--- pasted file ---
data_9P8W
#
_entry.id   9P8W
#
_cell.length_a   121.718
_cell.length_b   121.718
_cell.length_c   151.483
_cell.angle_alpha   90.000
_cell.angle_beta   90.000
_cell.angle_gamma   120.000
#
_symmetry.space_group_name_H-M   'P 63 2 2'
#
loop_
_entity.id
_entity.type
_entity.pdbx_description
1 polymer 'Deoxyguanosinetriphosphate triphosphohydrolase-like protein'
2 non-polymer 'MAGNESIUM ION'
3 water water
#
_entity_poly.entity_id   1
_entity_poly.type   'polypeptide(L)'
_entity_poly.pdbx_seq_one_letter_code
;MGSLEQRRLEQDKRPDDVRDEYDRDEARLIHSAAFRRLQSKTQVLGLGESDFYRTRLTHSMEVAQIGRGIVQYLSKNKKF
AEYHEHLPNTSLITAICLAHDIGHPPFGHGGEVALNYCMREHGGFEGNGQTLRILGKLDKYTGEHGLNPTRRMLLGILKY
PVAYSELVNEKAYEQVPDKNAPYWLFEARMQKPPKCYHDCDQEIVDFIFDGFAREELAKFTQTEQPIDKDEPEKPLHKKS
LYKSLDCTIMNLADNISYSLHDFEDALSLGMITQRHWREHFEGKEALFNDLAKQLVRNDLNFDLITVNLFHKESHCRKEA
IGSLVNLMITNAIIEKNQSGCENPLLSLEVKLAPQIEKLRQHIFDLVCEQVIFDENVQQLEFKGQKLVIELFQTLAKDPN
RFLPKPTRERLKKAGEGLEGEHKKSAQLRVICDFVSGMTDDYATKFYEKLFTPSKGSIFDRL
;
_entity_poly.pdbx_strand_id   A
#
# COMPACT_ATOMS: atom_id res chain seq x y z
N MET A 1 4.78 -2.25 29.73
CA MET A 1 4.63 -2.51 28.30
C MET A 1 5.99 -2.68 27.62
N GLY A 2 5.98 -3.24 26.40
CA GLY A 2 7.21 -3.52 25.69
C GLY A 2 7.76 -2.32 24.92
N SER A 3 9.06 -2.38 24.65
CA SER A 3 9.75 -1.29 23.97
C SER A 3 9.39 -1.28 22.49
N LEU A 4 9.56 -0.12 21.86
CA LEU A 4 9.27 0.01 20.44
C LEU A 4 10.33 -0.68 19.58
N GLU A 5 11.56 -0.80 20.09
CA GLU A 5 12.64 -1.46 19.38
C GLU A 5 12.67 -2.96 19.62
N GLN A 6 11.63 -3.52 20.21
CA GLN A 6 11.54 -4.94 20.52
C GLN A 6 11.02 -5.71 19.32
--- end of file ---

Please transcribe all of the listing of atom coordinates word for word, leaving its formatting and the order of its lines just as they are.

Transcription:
data_9P8W
#
_entry.id   9P8W
#
_cell.length_a   121.718
_cell.length_b   121.718
_cell.length_c   151.483
_cell.angle_alpha   90.000
_cell.angle_beta   90.000
_cell.angle_gamma   120.000
#
_symmetry.space_group_name_H-M   'P 63 2 2'
#
loop_
_entity.id
_entity.type
_entity.pdbx_description
1 polymer 'Deoxyguanosinetriphosphate triphosphohydrolase-like protein'
2 non-polymer 'MAGNESIUM ION'
3 water water
#
_entity_poly.entity_id   1
_entity_poly.type   'polypeptide(L)'
_entity_poly.pdbx_seq_one_letter_code
;MGSLEQRRLEQDKRPDDVRDEYDRDEARLIHSAAFRRLQSKTQVLGLGESDFYRTRLTHSMEVAQIGRGIVQYLSKNKKF
AEYHEHLPNTSLITAICLAHDIGHPPFGHGGEVALNYCMREHGGFEGNGQTLRILGKLDKYTGEHGLNPTRRMLLGILKY
PVAYSELVNEKAYEQVPDKNAPYWLFEARMQKPPKCYHDCDQEIVDFIFDGFAREELAKFTQTEQPIDKDEPEKPLHKKS
LYKSLDCTIMNLADNISYSLHDFEDALSLGMITQRHWREHFEGKEALFNDLAKQLVRNDLNFDLITVNLFHKESHCRKEA
IGSLVNLMITNAIIEKNQSGCENPLLSLEVKLAPQIEKLRQHIFDLVCEQVIFDENVQQLEFKGQKLVIELFQTLAKDPN
RFLPKPTRERLKKAGEGLEGEHKKSAQLRVICDFVSGMTDDYATKFYEKLFTPSKGSIFDRL
;
_entity_poly.pdbx_strand_id   A
#
# COMPACT_ATOMS: atom_id res chain seq x y z
N MET A 1 4.78 -2.25 29.73
CA MET A 1 4.63 -2.51 28.30
C MET A 1 5.99 -2.68 27.62
N GLY A 2 5.98 -3.24 26.40
CA GLY A 2 7.21 -3.52 25.69
C GLY A 2 7.76 -2.32 24.92
N SER A 3 9.06 -2.38 24.65
CA SER A 3 9.75 -1.29 23.97
C SER A 3 9.39 -1.28 22.49
N LEU A 4 9.56 -0.12 21.86
CA LEU A 4 9.27 0.01 20.44
C LEU A 4 10.33 -0.68 19.58
N GLU A 5 11.56 -0.80 20.09
CA GLU A 5 12.64 -1.46 19.38
C GLU A 5 12.67 -2.96 19.62
N GLN A 6 11.63 -3.52 20.21
CA GLN A 6 11.54 -4.94 20.52
C GLN A 6 11.02 -5.71 19.32